When we work with haumāna from the continent, we frequently get asked about the union jack that is represented on the hae Hawaiʻi (Hawaiian flag). The hae Hawaiʻi historically ties into tomorrow’s national holiday Lā Hoʻihoʻi Ea (Hawaiian Sovereignty Day), which commemorates yearly on July 31, the restoration of Hawaiʻi as a sovereign nation, from whom it was wrongfully occupied by the rogue actions of British Admiral George Paulet. Before we get into that moʻolelo, let’s take a look at the historical pilina or relationship between the Hawaiʻi and Great Britain.
In 1778, British navigator, and Captain of the Royal Navy, James Cook, sailed upon the islands, making contact to Hawaiʻi, for the first time by any western foreigner. Eventually landing on the shores of Kealakekua Bay on moku O Keawe or Hawaiʻi island - during the reign of King Kalaniopuʻu, who was chief of Hawaiʻi island and uncle to Paiea (Kamehameha I). Cook arrived during the Makahiki season, a peaceful time dedicated to the god Lono, and therefore; it is said that Cook was regarded as a God, and welcomed with open arms and gifts. Perhaps Cook took advantage of the special treatment he was receiving from the generous hospitality of the native Hawaiians.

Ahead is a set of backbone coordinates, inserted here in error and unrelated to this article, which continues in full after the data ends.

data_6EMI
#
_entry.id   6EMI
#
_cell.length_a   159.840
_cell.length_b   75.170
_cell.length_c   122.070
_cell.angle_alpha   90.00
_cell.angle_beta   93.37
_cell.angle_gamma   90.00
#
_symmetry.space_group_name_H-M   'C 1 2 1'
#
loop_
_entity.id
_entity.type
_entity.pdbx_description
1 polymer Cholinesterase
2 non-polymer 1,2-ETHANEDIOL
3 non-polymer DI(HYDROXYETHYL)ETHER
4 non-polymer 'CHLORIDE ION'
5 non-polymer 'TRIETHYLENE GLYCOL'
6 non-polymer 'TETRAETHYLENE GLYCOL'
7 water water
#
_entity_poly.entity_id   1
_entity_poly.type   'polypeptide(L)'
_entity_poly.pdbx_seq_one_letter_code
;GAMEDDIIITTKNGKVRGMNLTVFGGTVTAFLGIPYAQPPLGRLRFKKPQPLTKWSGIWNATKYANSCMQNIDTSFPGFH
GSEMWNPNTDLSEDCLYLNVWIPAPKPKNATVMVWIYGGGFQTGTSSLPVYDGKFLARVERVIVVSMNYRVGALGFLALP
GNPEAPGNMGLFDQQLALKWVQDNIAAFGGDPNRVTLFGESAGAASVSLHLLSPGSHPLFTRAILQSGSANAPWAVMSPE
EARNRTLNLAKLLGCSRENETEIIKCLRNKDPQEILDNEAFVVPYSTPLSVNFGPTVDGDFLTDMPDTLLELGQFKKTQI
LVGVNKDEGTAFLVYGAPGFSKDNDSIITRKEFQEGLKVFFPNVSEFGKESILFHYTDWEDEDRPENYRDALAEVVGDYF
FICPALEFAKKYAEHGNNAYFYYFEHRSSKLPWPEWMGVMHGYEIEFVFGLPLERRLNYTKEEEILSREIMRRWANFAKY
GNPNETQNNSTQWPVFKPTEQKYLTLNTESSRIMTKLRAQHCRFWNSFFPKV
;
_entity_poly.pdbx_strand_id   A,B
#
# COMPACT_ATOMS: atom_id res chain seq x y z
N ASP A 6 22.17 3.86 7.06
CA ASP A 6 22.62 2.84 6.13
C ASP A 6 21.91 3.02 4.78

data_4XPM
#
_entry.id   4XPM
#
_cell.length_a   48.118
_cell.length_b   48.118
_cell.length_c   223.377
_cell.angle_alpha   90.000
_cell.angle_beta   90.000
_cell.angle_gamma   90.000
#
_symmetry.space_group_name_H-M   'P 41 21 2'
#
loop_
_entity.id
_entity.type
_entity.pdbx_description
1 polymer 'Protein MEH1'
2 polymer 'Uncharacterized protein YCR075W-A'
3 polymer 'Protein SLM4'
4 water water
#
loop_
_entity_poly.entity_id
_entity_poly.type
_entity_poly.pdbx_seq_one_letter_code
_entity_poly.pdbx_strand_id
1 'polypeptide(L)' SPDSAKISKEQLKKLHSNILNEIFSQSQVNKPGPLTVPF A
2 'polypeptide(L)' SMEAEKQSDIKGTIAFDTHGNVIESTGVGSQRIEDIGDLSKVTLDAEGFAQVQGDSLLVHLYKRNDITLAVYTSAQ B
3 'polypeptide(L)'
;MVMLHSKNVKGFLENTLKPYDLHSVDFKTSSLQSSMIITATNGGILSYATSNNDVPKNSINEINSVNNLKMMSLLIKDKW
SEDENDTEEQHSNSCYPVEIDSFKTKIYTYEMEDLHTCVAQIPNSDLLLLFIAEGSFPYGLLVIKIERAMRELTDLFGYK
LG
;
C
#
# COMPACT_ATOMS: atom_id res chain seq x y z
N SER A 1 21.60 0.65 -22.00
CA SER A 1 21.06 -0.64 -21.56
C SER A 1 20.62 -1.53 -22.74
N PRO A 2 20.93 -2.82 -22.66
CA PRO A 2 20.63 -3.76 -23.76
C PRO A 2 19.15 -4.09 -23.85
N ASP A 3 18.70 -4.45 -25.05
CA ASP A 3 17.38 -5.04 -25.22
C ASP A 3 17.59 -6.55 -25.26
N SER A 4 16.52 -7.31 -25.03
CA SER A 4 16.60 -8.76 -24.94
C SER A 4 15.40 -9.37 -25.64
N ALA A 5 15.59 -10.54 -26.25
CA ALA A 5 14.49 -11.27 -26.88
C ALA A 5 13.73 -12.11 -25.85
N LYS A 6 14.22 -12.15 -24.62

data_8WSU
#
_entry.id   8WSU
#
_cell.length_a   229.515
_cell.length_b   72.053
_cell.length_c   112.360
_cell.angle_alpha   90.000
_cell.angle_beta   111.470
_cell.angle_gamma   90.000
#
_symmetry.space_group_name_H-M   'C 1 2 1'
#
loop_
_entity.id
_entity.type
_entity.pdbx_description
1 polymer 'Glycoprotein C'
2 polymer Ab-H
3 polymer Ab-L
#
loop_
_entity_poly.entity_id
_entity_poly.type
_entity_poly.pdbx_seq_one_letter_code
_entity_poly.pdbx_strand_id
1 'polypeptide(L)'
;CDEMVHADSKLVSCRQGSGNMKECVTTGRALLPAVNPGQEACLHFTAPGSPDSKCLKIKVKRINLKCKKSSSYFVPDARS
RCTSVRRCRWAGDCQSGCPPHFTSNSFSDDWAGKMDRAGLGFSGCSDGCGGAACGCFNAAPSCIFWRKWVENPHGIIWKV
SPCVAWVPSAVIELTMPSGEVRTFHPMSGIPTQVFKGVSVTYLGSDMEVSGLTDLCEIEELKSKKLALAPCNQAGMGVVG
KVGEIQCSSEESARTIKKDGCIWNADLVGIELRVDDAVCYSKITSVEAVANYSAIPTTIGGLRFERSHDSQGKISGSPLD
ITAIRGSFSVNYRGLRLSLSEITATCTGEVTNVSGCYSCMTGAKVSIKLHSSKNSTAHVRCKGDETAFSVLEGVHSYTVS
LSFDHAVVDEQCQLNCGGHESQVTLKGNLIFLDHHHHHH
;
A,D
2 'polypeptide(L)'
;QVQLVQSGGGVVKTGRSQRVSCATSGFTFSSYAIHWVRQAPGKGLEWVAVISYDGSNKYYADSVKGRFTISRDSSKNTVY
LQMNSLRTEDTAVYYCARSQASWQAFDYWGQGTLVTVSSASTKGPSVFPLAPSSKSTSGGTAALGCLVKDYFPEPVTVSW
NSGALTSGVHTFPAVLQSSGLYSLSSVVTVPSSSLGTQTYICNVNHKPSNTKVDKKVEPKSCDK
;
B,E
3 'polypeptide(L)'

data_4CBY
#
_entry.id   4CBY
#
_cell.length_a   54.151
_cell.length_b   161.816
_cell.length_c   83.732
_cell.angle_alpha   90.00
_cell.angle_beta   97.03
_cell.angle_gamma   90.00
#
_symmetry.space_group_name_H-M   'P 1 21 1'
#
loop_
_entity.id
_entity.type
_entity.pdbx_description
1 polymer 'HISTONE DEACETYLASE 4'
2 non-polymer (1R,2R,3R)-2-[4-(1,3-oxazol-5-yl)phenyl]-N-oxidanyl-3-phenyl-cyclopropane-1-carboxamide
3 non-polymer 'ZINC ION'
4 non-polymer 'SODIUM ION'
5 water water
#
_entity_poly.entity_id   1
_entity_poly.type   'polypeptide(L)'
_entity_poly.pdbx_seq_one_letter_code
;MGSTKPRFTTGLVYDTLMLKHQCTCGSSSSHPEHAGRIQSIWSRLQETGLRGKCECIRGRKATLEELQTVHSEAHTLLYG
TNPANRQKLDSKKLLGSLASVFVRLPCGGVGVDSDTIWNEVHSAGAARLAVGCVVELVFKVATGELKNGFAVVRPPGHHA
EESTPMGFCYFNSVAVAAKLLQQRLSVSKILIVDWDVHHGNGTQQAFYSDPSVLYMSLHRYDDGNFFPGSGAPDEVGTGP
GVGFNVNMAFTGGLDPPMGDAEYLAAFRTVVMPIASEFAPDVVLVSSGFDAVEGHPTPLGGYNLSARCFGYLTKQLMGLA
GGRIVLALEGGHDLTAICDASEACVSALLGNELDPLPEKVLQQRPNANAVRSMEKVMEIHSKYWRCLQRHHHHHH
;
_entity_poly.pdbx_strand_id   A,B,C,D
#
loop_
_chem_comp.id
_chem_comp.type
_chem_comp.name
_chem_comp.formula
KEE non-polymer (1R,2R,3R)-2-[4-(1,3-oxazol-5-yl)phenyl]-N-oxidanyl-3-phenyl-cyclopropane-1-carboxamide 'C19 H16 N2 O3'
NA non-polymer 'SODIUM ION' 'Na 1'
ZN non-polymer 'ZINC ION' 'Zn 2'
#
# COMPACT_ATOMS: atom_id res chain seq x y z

After a month's stay, it was time for Cook and his men to return to the seas and continue their voyage. They got back on their ship known as the Resolution and left. Supposedly one week into the voyage, they turned back to Kealakekua, due to their ship’s foremast being damaged from extreme weather and ocean conditions. However, their return was not so welcomed this time around.
It was now no longer the season of Makahiki, and they were in the time of Kū, the war god. Tensions rose between the Europeans and the Hawaiians. As the conflict elevated, quarrels and fights broke out. Supposedly Cook tried to capture and hold King Kalaniopuʻu hostage, but before he could do so, he was surrounded by crowds of kānaka and killed there on the shores of Kealakekua Bay on February 14, 1779. That pilina turned sour, and the exposure and contact to western people brought diseases like gonorrhea and syphilis upon the Hawaiian people.